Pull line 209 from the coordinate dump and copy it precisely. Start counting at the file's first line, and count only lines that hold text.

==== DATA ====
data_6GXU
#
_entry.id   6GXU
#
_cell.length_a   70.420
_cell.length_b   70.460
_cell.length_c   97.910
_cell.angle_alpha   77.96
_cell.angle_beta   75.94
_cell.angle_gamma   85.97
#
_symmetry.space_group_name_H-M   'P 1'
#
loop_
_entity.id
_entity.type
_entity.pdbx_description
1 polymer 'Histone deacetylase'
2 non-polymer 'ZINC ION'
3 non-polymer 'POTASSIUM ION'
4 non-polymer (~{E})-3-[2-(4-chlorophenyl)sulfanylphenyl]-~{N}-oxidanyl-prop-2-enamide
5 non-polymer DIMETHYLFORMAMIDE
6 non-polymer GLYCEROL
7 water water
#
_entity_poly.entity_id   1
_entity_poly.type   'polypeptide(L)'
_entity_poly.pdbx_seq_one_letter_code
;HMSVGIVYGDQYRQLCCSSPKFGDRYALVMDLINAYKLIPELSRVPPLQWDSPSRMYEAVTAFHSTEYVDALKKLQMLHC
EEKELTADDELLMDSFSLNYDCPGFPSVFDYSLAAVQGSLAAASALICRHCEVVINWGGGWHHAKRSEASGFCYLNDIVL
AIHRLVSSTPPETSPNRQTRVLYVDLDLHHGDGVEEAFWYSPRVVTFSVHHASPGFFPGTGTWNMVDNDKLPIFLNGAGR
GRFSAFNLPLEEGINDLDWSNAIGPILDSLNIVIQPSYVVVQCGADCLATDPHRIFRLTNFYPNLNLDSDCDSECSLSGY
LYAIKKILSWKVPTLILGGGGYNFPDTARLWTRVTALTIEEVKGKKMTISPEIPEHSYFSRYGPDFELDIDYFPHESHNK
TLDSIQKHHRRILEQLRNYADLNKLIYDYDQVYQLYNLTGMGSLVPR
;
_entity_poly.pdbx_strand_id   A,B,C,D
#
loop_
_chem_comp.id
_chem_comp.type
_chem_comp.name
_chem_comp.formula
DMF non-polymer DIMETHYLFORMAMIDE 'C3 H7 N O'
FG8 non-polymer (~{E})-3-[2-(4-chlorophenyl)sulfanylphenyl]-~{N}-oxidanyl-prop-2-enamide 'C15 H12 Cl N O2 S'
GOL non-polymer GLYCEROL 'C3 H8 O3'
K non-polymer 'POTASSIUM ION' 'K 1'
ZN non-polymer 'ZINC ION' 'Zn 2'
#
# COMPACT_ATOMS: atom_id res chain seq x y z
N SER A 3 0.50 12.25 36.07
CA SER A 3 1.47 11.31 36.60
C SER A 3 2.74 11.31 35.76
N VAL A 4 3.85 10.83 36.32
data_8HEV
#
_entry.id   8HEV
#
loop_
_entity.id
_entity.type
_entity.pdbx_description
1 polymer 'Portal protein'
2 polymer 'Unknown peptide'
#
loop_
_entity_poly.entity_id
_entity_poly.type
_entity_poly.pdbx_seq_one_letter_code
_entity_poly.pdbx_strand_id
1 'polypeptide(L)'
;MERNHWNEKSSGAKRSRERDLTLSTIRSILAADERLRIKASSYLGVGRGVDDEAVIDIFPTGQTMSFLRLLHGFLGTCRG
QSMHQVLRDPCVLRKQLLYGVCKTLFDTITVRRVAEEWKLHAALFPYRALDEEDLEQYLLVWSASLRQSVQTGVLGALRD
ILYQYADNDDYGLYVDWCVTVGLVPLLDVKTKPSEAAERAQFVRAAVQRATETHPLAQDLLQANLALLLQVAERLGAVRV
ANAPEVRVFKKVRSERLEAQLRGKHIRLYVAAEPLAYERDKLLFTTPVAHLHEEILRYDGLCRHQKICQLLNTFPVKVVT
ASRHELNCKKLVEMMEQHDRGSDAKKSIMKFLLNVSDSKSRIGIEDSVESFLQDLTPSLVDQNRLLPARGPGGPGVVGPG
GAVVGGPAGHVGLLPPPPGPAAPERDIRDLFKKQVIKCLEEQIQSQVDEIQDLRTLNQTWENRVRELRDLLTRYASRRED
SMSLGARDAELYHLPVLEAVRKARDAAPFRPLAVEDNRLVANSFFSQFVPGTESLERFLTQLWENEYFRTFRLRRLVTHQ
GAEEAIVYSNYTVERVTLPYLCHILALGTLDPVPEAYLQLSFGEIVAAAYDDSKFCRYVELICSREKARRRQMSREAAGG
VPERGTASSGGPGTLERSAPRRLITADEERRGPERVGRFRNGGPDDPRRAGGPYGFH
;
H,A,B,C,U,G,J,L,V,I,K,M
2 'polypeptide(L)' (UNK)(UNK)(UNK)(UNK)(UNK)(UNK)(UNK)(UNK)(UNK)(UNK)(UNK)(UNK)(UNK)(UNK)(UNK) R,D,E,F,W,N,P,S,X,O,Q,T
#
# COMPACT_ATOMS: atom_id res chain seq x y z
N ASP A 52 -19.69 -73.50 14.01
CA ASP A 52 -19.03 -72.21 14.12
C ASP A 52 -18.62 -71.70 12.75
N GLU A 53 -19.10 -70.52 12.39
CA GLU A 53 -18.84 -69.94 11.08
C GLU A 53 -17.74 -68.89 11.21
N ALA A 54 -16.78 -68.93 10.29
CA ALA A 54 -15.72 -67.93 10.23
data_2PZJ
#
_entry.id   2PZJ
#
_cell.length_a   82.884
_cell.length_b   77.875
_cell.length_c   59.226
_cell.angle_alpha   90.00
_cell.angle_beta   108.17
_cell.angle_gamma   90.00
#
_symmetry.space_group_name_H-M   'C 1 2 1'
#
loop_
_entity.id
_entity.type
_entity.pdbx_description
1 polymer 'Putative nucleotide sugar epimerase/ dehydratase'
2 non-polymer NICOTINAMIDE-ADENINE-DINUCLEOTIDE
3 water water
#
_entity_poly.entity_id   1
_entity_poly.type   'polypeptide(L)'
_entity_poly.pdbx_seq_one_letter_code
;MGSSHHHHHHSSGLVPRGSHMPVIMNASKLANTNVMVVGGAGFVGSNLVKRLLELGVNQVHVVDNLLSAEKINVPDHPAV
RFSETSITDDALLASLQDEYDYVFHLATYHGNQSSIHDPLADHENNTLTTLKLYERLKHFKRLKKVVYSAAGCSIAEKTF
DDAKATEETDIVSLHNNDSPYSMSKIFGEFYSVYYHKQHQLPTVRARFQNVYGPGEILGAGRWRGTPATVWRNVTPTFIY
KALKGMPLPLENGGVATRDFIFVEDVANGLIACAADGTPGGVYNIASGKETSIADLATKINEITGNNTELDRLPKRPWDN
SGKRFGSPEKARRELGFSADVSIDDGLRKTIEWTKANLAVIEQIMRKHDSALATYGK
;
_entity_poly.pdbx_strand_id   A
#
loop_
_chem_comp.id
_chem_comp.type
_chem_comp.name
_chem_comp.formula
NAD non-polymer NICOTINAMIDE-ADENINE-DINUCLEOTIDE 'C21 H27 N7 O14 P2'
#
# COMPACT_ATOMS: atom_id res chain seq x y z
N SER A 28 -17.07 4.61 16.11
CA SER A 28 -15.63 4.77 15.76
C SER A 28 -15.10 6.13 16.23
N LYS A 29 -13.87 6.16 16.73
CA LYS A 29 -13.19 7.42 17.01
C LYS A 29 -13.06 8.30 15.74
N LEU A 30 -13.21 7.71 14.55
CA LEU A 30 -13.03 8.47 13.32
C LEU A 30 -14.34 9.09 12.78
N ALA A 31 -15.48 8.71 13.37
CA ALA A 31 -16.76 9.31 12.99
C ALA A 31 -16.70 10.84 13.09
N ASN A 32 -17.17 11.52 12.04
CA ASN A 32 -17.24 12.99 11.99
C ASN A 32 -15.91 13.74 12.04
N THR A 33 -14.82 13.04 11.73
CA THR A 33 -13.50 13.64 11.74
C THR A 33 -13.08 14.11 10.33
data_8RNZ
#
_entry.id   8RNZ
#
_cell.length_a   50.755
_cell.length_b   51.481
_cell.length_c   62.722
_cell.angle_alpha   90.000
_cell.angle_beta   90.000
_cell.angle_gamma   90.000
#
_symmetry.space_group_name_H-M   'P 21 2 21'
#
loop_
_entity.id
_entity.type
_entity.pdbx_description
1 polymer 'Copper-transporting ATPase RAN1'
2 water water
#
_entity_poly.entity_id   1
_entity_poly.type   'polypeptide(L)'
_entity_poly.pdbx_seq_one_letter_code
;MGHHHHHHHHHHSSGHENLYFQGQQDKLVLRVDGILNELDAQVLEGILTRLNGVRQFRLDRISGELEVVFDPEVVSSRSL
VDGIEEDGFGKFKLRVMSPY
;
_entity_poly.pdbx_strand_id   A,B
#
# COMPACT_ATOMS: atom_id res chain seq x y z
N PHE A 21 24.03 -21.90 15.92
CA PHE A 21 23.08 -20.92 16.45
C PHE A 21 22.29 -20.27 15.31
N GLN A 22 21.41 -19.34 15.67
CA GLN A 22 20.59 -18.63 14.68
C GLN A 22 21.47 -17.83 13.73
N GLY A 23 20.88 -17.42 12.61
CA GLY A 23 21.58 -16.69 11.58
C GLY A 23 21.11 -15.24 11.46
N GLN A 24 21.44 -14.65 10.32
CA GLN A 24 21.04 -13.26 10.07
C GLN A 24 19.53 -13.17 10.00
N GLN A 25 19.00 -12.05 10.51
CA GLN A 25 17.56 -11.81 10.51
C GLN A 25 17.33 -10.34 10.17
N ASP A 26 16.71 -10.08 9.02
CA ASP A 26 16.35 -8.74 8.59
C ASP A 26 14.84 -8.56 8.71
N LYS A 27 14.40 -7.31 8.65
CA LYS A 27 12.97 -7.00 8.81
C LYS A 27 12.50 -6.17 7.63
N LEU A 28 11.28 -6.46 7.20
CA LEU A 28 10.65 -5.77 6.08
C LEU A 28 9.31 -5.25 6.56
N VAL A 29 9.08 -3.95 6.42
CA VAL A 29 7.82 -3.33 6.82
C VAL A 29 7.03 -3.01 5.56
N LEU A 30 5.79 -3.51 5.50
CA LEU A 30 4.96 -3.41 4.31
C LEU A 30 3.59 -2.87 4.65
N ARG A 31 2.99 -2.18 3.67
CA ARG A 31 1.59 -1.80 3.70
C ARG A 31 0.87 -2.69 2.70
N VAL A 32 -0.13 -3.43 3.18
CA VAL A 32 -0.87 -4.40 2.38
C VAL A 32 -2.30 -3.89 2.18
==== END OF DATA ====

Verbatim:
C LEU A 30 3.59 -2.87 4.65